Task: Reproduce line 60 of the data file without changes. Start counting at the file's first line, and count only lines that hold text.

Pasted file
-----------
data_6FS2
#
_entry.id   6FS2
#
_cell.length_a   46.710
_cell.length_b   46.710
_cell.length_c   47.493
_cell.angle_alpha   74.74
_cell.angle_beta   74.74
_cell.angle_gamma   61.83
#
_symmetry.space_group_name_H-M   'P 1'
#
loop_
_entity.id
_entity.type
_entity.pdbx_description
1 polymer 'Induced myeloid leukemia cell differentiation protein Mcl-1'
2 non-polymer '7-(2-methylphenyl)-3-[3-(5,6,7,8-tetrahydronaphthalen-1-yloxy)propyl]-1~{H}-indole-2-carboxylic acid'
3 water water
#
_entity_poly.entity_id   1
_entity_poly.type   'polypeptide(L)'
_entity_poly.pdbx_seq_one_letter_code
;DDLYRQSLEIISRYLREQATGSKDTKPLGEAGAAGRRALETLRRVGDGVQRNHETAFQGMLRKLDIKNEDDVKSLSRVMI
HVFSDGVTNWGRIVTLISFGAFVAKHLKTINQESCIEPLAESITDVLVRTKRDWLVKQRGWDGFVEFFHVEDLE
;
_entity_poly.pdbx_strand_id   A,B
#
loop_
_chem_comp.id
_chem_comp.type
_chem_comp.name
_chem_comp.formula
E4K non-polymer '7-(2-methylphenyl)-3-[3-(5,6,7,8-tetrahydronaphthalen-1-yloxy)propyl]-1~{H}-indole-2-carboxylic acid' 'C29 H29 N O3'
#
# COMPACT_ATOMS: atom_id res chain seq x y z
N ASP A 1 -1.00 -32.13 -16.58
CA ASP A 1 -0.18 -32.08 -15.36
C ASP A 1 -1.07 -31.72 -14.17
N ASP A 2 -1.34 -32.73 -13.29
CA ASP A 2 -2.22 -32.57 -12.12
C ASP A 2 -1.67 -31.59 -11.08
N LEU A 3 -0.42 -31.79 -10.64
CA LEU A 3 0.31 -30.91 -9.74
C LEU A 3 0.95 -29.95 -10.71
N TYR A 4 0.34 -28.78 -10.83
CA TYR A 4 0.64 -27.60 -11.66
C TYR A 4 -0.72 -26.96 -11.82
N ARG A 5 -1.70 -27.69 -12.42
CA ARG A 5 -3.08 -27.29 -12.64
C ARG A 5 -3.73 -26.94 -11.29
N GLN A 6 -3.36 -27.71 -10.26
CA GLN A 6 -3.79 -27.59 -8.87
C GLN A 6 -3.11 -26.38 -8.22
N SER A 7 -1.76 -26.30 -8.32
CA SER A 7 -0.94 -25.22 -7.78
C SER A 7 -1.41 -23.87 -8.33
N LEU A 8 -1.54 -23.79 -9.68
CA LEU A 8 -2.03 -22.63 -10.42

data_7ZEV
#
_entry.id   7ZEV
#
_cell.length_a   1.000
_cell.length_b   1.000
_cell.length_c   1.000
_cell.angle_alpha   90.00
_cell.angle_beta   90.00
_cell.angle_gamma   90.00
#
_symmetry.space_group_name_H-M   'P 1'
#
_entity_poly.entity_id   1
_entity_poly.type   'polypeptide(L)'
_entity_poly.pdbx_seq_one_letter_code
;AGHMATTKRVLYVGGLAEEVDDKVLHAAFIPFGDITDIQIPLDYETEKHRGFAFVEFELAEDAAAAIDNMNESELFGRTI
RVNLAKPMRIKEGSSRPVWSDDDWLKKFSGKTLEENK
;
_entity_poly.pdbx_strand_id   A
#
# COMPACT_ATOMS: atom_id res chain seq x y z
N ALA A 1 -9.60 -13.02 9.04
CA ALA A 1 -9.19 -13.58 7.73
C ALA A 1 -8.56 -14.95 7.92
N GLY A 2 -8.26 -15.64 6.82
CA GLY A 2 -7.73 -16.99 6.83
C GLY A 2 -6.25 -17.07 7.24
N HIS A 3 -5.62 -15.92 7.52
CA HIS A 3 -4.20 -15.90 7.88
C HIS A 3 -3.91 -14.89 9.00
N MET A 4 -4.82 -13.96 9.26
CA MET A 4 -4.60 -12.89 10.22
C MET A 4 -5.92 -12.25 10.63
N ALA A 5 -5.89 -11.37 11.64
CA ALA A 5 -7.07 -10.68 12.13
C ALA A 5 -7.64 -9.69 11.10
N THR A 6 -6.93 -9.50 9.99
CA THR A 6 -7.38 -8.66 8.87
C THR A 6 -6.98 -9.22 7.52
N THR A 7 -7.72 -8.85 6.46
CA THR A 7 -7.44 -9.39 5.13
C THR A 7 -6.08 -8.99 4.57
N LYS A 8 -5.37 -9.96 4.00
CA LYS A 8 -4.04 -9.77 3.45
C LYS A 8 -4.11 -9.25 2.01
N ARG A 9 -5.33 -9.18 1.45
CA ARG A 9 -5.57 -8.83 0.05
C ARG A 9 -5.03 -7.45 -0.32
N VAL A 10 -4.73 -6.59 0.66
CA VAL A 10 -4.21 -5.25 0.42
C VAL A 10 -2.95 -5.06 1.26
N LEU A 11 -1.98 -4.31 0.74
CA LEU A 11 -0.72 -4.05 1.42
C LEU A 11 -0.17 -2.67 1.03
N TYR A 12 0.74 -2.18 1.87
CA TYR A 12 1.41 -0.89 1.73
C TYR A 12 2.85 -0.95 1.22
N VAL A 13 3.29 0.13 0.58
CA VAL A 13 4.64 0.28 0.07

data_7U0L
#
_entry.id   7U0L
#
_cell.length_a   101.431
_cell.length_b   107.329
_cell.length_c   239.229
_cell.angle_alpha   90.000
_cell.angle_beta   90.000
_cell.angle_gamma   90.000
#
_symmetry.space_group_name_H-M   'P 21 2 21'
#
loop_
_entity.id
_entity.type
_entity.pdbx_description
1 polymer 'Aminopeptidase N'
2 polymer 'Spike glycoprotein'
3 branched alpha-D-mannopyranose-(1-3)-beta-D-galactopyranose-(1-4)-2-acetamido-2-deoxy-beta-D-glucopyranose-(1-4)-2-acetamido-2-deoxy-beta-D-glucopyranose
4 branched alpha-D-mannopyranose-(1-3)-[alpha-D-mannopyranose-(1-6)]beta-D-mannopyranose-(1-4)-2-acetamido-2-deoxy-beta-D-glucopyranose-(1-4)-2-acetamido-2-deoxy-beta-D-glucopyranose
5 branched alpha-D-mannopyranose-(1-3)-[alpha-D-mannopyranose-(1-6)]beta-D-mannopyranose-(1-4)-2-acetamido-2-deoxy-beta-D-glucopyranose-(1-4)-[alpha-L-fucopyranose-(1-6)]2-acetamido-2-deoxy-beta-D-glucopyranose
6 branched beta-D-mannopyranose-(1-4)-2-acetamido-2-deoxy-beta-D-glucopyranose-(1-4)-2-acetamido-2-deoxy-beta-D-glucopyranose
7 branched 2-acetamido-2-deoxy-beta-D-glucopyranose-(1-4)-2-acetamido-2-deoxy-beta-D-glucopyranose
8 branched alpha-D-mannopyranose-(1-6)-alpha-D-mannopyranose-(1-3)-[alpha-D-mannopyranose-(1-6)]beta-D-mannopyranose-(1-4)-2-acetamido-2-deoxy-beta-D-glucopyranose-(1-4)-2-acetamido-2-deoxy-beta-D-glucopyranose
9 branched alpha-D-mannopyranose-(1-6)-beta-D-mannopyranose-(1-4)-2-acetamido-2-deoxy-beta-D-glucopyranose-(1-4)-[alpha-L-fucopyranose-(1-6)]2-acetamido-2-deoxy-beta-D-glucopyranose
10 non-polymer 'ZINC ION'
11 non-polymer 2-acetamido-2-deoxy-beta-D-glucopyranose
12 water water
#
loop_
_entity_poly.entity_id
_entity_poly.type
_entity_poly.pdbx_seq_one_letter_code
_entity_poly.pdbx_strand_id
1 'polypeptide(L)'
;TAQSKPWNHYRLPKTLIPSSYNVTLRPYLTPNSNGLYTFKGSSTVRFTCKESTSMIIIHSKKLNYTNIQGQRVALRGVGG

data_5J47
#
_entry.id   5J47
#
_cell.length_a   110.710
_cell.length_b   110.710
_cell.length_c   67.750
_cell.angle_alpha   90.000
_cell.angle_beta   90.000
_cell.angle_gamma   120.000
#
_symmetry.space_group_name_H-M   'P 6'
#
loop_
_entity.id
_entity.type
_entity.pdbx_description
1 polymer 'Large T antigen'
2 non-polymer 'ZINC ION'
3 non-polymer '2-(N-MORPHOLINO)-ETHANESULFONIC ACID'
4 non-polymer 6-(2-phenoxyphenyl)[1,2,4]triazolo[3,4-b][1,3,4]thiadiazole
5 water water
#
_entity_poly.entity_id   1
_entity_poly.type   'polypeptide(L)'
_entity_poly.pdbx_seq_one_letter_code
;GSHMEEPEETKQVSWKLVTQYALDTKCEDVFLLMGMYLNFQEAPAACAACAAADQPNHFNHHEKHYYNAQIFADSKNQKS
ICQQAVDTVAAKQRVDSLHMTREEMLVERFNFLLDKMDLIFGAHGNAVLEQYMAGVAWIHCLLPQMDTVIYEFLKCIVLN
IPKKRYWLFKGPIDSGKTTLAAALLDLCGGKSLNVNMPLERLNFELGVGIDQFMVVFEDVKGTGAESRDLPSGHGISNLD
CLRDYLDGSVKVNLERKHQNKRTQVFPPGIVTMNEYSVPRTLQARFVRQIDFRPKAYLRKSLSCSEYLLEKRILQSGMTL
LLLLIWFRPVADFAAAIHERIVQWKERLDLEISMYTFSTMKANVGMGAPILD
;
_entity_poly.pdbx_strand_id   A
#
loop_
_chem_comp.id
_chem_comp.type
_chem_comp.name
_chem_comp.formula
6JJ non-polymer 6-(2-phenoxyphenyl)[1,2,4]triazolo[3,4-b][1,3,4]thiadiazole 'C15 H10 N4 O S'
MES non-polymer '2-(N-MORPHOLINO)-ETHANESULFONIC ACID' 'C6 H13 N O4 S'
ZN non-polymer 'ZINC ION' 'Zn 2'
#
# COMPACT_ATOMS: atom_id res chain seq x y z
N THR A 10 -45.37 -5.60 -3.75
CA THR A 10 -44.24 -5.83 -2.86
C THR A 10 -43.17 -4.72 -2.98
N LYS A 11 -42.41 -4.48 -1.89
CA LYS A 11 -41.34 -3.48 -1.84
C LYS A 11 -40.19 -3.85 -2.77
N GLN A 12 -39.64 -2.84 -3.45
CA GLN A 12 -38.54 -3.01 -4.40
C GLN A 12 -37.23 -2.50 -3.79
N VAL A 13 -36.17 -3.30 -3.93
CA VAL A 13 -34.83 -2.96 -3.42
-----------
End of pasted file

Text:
CA LEU A 8 -2.03 -22.63 -10.42